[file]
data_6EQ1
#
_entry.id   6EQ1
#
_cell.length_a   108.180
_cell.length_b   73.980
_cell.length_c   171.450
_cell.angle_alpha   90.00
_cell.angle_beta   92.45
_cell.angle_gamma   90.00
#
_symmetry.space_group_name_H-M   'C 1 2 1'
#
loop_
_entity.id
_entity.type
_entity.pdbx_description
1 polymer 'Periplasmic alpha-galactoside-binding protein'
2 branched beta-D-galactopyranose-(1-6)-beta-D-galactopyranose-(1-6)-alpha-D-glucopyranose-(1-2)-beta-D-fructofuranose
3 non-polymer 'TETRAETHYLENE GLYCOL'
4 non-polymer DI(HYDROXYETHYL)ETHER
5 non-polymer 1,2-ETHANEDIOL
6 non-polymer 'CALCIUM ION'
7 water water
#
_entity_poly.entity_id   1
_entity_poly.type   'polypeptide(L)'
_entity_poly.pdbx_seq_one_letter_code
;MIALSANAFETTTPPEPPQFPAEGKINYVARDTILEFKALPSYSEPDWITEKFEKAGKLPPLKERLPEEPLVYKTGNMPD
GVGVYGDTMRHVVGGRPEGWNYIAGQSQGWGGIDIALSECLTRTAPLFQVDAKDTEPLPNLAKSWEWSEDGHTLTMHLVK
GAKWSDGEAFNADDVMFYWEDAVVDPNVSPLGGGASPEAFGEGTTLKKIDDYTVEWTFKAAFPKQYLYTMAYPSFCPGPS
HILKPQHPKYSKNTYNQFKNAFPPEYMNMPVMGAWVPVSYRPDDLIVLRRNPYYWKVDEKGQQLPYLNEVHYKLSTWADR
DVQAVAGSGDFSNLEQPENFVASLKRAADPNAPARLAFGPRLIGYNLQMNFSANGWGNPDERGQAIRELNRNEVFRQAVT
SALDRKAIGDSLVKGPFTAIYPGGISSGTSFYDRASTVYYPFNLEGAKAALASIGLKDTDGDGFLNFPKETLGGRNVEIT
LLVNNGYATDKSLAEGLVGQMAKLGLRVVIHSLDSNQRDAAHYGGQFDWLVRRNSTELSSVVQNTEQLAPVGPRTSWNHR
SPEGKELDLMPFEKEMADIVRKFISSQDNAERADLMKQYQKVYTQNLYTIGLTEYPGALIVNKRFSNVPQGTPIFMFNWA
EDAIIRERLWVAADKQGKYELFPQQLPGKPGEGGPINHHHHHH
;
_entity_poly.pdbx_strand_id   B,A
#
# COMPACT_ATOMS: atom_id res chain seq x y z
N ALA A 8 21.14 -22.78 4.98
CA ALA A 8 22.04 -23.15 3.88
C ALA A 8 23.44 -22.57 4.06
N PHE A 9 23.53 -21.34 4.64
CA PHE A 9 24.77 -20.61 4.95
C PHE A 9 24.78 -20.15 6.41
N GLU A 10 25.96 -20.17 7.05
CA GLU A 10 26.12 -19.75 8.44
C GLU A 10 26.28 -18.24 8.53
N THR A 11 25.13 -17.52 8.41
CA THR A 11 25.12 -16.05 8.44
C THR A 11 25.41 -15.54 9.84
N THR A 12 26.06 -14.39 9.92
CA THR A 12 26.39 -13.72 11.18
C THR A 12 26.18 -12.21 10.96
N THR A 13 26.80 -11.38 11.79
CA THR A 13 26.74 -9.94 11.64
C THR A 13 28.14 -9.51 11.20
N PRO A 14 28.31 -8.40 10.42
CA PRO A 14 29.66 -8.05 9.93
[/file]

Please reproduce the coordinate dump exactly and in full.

data_6EQ1
#
_entry.id   6EQ1
#
_cell.length_a   108.180
_cell.length_b   73.980
_cell.length_c   171.450
_cell.angle_alpha   90.00
_cell.angle_beta   92.45
_cell.angle_gamma   90.00
#
_symmetry.space_group_name_H-M   'C 1 2 1'
#
loop_
_entity.id
_entity.type
_entity.pdbx_description
1 polymer 'Periplasmic alpha-galactoside-binding protein'
2 branched beta-D-galactopyranose-(1-6)-beta-D-galactopyranose-(1-6)-alpha-D-glucopyranose-(1-2)-beta-D-fructofuranose
3 non-polymer 'TETRAETHYLENE GLYCOL'
4 non-polymer DI(HYDROXYETHYL)ETHER
5 non-polymer 1,2-ETHANEDIOL
6 non-polymer 'CALCIUM ION'
7 water water
#
_entity_poly.entity_id   1
_entity_poly.type   'polypeptide(L)'
_entity_poly.pdbx_seq_one_letter_code
;MIALSANAFETTTPPEPPQFPAEGKINYVARDTILEFKALPSYSEPDWITEKFEKAGKLPPLKERLPEEPLVYKTGNMPD
GVGVYGDTMRHVVGGRPEGWNYIAGQSQGWGGIDIALSECLTRTAPLFQVDAKDTEPLPNLAKSWEWSEDGHTLTMHLVK
GAKWSDGEAFNADDVMFYWEDAVVDPNVSPLGGGASPEAFGEGTTLKKIDDYTVEWTFKAAFPKQYLYTMAYPSFCPGPS
HILKPQHPKYSKNTYNQFKNAFPPEYMNMPVMGAWVPVSYRPDDLIVLRRNPYYWKVDEKGQQLPYLNEVHYKLSTWADR
DVQAVAGSGDFSNLEQPENFVASLKRAADPNAPARLAFGPRLIGYNLQMNFSANGWGNPDERGQAIRELNRNEVFRQAVT
SALDRKAIGDSLVKGPFTAIYPGGISSGTSFYDRASTVYYPFNLEGAKAALASIGLKDTDGDGFLNFPKETLGGRNVEIT
LLVNNGYATDKSLAEGLVGQMAKLGLRVVIHSLDSNQRDAAHYGGQFDWLVRRNSTELSSVVQNTEQLAPVGPRTSWNHR
SPEGKELDLMPFEKEMADIVRKFISSQDNAERADLMKQYQKVYTQNLYTIGLTEYPGALIVNKRFSNVPQGTPIFMFNWA
EDAIIRERLWVAADKQGKYELFPQQLPGKPGEGGPINHHHHHH
;
_entity_poly.pdbx_strand_id   B,A
#
# COMPACT_ATOMS: atom_id res chain seq x y z
N ALA A 8 21.14 -22.78 4.98
CA ALA A 8 22.04 -23.15 3.88
C ALA A 8 23.44 -22.57 4.06
N PHE A 9 23.53 -21.34 4.64
CA PHE A 9 24.77 -20.61 4.95
C PHE A 9 24.78 -20.15 6.41
N GLU A 10 25.96 -20.17 7.05
CA GLU A 10 26.12 -19.75 8.44
C GLU A 10 26.28 -18.24 8.53
N THR A 11 25.13 -17.52 8.41
CA THR A 11 25.12 -16.05 8.44
C THR A 11 25.41 -15.54 9.84
N THR A 12 26.06 -14.39 9.92
CA THR A 12 26.39 -13.72 11.18
C THR A 12 26.18 -12.21 10.96
N THR A 13 26.80 -11.38 11.79
CA THR A 13 26.74 -9.94 11.64
C THR A 13 28.14 -9.51 11.20
N PRO A 14 28.31 -8.40 10.42
CA PRO A 14 29.66 -8.05 9.93